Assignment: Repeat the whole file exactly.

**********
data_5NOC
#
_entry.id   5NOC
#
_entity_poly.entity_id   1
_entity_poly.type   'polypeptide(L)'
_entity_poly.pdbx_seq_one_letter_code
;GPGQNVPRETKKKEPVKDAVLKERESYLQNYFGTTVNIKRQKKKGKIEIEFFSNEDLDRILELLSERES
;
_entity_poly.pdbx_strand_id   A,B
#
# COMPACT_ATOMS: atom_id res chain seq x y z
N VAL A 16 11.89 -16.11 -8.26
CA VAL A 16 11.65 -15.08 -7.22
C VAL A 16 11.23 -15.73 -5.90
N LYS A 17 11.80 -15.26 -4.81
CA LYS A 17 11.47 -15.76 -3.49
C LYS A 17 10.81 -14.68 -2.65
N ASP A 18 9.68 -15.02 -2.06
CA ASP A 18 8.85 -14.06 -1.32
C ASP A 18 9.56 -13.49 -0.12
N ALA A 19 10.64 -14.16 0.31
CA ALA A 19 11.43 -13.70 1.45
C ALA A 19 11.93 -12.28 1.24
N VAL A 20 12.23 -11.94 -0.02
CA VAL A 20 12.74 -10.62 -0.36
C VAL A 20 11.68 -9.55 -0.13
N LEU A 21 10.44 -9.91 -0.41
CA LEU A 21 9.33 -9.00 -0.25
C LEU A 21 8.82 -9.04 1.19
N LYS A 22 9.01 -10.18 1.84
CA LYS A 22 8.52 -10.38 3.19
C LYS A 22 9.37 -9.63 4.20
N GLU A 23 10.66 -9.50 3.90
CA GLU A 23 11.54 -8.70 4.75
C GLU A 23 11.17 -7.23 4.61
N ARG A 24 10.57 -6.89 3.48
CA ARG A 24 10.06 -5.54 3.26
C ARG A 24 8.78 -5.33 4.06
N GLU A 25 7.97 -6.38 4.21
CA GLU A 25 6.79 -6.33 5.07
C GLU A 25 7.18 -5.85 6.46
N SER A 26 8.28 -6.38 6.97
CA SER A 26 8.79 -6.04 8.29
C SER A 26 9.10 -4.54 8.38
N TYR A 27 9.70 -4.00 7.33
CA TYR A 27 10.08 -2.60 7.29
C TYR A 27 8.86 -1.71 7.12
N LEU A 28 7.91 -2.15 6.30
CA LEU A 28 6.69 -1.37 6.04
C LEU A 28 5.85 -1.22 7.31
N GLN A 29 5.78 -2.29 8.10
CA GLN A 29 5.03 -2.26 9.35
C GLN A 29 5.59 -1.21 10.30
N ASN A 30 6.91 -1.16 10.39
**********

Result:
data_5NOC
#
_entry.id   5NOC
#
_entity_poly.entity_id   1
_entity_poly.type   'polypeptide(L)'
_entity_poly.pdbx_seq_one_letter_code
;GPGQNVPRETKKKEPVKDAVLKERESYLQNYFGTTVNIKRQKKKGKIEIEFFSNEDLDRILELLSERES
;
_entity_poly.pdbx_strand_id   A,B
#
# COMPACT_ATOMS: atom_id res chain seq x y z
N VAL A 16 11.89 -16.11 -8.26
CA VAL A 16 11.65 -15.08 -7.22
C VAL A 16 11.23 -15.73 -5.90
N LYS A 17 11.80 -15.26 -4.81
CA LYS A 17 11.47 -15.76 -3.49
C LYS A 17 10.81 -14.68 -2.65
N ASP A 18 9.68 -15.02 -2.06
CA ASP A 18 8.85 -14.06 -1.32
C ASP A 18 9.56 -13.49 -0.12
N ALA A 19 10.64 -14.16 0.31
CA ALA A 19 11.43 -13.70 1.45
C ALA A 19 11.93 -12.28 1.24
N VAL A 20 12.23 -11.94 -0.02
CA VAL A 20 12.74 -10.62 -0.36
C VAL A 20 11.68 -9.55 -0.13
N LEU A 21 10.44 -9.91 -0.41
CA LEU A 21 9.33 -9.00 -0.25
C LEU A 21 8.82 -9.04 1.19
N LYS A 22 9.01 -10.18 1.84
CA LYS A 22 8.52 -10.38 3.19
C LYS A 22 9.37 -9.63 4.20
N GLU A 23 10.66 -9.50 3.90
CA GLU A 23 11.54 -8.70 4.75
C GLU A 23 11.17 -7.23 4.61
N ARG A 24 10.57 -6.89 3.48
CA ARG A 24 10.06 -5.54 3.26
C ARG A 24 8.78 -5.33 4.06
N GLU A 25 7.97 -6.38 4.21
CA GLU A 25 6.79 -6.33 5.07
C GLU A 25 7.18 -5.85 6.46
N SER A 26 8.28 -6.38 6.97
CA SER A 26 8.79 -6.04 8.29
C SER A 26 9.10 -4.54 8.38
N TYR A 27 9.70 -4.00 7.33
CA TYR A 27 10.08 -2.60 7.29
C TYR A 27 8.86 -1.71 7.12
N LEU A 28 7.91 -2.15 6.30
CA LEU A 28 6.69 -1.37 6.04
C LEU A 28 5.85 -1.22 7.31
N GLN A 29 5.78 -2.29 8.10
CA GLN A 29 5.03 -2.26 9.35
C GLN A 29 5.59 -1.21 10.30
N ASN A 30 6.91 -1.16 10.39